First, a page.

This year, Canada’s iconic Rocky Mountaineer train celebrates its 25th anniversary
Dangling only metres above a grizzly bear, whose gaze has locked directly with mine, is not an entirely comfortable experience.
As the bear ambles along a rough track, I look down from the safety of my gondola at one of western Canada’s premier ski resorts.
This beautiful wilderness east of Vancouver in the Rocky Mountains attracts up to four million visitors a year.
The area opened up to tourism more than a century ago with the railway line from the east, and I’m retracing the most scenic part of the route in style, on full-service train The Rocky Mountaineer.
My bear encounter takes place in Banff, Canada’s first national park, and is one of the highlights of the trip.
Banff National Park is a World Heritage site covering more than 6,600sq km of Rocky Mountain territory.
Founded in 1883, after workers went looking for gold and instead found hot springs at what is now The Cave and Basin National Historic Site, it became a magnet for tourists and explorers.
Sir William Cornelius Van Horne, who oversaw the building of the spectacular railway line, said: “If we can’t export the scenery, we’ll import the tourists.”
My two-day trip begins when I board the First Passage to the West service in Vancouver. My luggage is transported separately to overnight hotel accommodation, so I can comfortably settle into my carriage.
The Scottish bagpiper send-off reminds me that this railway was founded by a Scotsman and part-financed by Britain’s Barings Bank.
The train, newly decked out in dark blue and gold paint, traverses “avalanche alley”, where numerous rock shed tunnels protect the line from falling boulders. Pine trees cling to dry slopes forming a stubbly line along ridges.
The train makes its way leisurely around long sweeping bends while big horned sheep scamper away, and it coasts through the isolated ghost town of Walhacin, populated by English gentry and then abandoned at the onset of the Great War.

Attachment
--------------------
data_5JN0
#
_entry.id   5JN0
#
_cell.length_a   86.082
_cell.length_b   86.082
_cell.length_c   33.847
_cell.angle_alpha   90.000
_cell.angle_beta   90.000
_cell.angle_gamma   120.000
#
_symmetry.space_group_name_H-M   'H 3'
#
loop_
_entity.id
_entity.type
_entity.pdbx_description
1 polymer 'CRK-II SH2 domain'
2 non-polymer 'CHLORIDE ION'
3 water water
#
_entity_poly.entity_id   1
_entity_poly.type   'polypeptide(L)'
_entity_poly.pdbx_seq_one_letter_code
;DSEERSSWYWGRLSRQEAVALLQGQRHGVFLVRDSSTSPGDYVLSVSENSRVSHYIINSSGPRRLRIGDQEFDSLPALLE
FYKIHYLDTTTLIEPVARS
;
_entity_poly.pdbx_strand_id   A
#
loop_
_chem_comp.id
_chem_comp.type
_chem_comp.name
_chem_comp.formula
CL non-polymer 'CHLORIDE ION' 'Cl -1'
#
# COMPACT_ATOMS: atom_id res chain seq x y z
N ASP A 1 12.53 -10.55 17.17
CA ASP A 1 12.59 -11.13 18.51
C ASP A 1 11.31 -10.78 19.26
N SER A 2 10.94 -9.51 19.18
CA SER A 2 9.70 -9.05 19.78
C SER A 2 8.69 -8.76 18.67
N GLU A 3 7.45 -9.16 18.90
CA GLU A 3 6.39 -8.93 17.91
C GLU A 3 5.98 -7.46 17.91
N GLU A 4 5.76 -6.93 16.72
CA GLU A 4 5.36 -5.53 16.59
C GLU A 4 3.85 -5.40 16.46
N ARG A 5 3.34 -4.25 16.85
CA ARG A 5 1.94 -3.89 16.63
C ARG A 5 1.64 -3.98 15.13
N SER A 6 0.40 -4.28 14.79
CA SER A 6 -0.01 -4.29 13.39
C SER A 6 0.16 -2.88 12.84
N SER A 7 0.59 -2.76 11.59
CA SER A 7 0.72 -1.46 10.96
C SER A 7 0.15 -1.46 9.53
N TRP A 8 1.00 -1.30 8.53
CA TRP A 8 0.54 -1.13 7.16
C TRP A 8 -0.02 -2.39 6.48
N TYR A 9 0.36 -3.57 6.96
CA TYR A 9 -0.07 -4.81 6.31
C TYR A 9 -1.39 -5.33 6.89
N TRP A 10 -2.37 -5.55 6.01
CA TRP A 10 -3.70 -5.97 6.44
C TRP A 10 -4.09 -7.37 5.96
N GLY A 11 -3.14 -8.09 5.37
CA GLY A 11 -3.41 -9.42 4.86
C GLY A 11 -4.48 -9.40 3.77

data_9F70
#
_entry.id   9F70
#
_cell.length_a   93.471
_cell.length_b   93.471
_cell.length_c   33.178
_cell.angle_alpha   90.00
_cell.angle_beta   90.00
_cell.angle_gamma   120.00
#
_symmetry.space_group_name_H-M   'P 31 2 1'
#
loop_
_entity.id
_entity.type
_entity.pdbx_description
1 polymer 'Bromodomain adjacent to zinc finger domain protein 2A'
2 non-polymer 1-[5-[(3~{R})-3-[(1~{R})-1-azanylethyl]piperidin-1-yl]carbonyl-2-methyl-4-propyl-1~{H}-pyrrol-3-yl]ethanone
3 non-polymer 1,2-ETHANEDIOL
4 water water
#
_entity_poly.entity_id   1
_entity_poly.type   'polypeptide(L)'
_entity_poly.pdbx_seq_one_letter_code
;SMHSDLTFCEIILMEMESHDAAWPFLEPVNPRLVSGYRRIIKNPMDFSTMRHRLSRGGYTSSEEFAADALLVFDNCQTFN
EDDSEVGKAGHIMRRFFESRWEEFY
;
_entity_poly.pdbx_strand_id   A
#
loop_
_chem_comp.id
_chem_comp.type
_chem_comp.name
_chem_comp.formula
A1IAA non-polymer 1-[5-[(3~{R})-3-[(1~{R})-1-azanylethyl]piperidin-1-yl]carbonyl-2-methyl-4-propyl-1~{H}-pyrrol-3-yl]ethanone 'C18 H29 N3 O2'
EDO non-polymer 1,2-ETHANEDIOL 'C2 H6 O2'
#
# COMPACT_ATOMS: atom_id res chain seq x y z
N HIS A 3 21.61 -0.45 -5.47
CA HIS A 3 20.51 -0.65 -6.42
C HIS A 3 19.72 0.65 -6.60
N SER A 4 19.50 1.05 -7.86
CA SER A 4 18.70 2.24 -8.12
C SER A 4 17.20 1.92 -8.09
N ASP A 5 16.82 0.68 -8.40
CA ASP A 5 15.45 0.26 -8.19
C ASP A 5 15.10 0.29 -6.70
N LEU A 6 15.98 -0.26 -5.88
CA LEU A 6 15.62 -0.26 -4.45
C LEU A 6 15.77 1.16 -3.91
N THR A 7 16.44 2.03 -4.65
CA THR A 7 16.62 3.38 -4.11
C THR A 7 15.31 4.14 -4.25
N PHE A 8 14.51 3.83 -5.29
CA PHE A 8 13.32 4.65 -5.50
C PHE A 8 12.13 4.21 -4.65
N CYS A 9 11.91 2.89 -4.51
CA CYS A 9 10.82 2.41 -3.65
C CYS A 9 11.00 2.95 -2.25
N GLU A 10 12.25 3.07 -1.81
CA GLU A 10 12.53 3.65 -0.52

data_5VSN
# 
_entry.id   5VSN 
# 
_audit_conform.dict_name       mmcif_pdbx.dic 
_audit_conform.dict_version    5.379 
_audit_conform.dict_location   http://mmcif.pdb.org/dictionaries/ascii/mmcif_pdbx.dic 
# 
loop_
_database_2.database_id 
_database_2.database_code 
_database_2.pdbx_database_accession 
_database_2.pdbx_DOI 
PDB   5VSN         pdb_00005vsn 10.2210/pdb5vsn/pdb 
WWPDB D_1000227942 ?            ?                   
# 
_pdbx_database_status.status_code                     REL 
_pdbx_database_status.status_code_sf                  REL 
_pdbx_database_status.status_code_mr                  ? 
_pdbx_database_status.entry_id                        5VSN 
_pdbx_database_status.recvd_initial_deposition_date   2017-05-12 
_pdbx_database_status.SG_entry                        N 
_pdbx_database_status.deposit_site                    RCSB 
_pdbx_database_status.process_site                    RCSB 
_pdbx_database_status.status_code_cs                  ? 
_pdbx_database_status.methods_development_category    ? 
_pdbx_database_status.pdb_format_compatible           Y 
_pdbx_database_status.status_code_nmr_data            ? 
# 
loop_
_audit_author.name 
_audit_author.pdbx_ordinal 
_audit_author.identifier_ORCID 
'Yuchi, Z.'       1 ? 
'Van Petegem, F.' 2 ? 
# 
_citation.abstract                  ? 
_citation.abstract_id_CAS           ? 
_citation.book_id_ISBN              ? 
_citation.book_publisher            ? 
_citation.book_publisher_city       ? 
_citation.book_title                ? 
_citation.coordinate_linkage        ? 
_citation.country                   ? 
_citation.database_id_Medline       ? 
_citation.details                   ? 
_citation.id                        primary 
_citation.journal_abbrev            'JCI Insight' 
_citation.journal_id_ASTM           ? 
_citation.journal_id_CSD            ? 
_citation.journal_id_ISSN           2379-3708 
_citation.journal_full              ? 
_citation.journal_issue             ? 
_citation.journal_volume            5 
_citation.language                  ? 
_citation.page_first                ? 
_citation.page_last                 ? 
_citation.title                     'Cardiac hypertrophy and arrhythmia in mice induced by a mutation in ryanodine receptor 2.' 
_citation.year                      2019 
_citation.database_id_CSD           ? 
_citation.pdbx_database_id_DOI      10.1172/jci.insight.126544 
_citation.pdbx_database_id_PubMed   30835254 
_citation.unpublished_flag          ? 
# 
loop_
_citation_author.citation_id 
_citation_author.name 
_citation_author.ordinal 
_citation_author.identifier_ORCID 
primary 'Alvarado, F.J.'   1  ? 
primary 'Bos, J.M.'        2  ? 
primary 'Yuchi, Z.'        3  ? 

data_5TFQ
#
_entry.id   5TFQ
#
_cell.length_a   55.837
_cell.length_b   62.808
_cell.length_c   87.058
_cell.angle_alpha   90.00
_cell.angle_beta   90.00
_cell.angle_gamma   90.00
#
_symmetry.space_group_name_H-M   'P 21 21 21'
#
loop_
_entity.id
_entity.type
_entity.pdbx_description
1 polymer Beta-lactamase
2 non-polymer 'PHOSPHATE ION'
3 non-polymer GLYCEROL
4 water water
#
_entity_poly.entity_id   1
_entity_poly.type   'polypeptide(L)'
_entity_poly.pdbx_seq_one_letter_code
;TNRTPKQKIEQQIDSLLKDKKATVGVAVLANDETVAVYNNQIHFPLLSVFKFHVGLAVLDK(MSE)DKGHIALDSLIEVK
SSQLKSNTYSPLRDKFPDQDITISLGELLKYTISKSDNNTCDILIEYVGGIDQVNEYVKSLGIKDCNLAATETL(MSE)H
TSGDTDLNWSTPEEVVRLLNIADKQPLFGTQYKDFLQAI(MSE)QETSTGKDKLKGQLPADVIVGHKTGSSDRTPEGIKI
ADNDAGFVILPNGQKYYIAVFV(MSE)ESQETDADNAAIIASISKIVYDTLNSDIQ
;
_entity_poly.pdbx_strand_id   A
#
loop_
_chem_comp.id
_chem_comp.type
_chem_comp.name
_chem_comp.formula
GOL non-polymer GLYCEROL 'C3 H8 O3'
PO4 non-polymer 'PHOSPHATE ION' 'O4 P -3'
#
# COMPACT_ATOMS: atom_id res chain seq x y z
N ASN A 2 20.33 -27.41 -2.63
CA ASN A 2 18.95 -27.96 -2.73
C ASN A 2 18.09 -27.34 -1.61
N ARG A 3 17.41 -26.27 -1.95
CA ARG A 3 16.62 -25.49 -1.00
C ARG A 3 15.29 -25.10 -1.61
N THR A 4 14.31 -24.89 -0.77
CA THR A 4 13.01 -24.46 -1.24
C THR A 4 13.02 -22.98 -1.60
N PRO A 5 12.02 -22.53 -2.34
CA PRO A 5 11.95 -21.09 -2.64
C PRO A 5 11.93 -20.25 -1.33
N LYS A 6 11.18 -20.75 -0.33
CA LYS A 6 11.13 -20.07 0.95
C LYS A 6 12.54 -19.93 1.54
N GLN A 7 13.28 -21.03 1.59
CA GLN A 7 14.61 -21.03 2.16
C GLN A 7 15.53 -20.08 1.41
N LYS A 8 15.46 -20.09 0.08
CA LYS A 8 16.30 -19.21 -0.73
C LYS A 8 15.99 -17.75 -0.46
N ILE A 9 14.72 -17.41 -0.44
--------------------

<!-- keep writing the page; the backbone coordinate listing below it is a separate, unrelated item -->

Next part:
We skirt a former quarantine centre for tuberculosis victims, now just a few wooden agricultural sheds.
We approach the city of Kamloops, high on a desert plateau and with a small town feel, where we break up our journey by staying the night, an integral part of passengers’ trip, at the Thompson Hotel.
The second leg of our adventure proves to be even more dramatic.
The train enters spiral tunnels, corkscrewing dramatically through the mountains.
Near the Continental Divide, the highest point in North America, the serrated edges of the Rockies protrude, leading to great peaks like Castle Mountain.
We finally arrive at Banff, where I check into the Caribou Lodge & Spa for a few days.
An engineer who helped build the train line wrote of Banff: “It will be a great resort for tourists and madmen who like climbing mountains at the risk of breaking their necks.”
I shun the daredevil treks for a more leisurely route, admiring the fragile alpine flowers bursting through the melting snow.
I’m told Lake Louise Ski Resort, where the Prince and Duchess of Cambridge honeymooned, offers my best chance of a bear close encounter.
“You’re on your own watch if you go out there without a guide,” my host warns.
I think of the grizzlies below the gondola and decided to sit back and have another beer.